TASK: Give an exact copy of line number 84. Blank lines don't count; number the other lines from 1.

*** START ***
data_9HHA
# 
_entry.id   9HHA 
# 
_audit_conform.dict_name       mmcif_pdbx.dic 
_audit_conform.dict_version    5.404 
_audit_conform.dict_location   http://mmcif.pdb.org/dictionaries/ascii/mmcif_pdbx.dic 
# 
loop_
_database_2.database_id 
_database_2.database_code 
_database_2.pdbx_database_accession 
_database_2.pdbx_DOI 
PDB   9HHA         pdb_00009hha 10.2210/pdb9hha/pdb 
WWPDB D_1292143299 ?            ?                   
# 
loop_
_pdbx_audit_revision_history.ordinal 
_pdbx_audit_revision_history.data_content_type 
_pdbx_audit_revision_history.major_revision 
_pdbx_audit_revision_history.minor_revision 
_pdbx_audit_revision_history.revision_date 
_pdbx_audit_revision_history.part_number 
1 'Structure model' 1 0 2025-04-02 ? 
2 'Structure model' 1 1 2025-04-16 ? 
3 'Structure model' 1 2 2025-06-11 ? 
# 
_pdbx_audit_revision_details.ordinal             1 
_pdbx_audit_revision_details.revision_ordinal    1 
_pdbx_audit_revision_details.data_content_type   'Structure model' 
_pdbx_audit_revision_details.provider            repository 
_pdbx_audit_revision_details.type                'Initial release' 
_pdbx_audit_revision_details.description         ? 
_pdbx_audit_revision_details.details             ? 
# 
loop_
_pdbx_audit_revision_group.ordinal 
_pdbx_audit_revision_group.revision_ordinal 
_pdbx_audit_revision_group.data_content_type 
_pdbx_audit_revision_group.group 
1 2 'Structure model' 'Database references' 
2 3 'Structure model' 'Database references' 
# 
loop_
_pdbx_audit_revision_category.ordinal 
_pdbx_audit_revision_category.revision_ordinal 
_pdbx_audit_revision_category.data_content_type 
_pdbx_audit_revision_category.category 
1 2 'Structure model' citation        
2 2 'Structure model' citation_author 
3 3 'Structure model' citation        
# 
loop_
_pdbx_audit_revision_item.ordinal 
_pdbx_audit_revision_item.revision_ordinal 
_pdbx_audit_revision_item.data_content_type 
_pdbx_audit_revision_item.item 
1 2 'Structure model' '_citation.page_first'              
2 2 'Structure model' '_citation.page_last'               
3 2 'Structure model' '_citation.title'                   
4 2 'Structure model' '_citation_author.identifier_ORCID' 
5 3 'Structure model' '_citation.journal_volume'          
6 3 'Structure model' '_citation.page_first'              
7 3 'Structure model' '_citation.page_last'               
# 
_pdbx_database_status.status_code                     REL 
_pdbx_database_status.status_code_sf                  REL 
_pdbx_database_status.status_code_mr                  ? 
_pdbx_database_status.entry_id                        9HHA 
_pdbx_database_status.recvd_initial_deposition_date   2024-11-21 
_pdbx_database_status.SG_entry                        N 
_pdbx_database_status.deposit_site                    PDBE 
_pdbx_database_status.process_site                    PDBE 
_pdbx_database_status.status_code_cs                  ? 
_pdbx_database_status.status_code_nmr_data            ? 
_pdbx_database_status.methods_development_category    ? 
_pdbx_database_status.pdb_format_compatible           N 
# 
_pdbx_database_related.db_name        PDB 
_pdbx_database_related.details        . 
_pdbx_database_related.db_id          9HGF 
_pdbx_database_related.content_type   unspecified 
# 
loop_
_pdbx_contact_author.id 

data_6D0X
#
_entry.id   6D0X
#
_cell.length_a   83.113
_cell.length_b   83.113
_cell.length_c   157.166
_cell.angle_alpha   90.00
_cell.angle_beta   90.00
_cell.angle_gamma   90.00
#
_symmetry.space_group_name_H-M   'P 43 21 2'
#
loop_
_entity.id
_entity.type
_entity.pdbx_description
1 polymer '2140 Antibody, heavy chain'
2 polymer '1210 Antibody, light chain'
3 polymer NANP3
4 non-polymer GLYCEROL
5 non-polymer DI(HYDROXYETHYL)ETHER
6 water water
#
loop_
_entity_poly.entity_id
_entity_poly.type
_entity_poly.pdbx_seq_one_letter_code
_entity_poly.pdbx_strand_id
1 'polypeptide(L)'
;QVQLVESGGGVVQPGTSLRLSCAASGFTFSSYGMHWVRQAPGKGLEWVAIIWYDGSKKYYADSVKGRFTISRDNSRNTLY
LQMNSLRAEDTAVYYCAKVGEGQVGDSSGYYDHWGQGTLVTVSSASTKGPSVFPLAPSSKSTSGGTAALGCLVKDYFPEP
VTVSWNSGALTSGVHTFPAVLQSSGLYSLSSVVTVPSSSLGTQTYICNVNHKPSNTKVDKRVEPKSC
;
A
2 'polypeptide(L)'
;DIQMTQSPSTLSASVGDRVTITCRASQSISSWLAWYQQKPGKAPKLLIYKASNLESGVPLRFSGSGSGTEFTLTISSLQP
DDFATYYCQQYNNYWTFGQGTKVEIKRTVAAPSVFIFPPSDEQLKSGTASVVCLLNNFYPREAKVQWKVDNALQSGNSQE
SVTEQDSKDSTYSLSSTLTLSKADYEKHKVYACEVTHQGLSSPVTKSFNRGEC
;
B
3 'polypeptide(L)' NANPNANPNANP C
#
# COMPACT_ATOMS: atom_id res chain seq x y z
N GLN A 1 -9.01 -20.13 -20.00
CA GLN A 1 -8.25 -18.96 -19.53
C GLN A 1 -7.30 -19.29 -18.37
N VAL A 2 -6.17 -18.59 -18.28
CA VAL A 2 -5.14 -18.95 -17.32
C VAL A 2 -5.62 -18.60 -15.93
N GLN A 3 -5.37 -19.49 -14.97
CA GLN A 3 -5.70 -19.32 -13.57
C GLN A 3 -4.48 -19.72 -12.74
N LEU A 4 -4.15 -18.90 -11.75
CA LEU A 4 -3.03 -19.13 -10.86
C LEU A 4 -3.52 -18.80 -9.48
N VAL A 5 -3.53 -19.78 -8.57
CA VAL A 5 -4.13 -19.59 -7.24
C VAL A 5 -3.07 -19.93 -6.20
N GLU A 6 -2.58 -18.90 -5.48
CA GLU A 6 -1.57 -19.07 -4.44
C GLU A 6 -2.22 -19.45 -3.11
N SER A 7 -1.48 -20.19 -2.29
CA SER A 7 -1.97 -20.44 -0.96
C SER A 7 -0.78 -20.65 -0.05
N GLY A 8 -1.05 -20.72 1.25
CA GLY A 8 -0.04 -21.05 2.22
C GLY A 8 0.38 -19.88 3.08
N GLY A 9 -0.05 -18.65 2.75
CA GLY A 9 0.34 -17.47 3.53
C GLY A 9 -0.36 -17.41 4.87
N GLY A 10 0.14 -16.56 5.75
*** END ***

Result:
loop_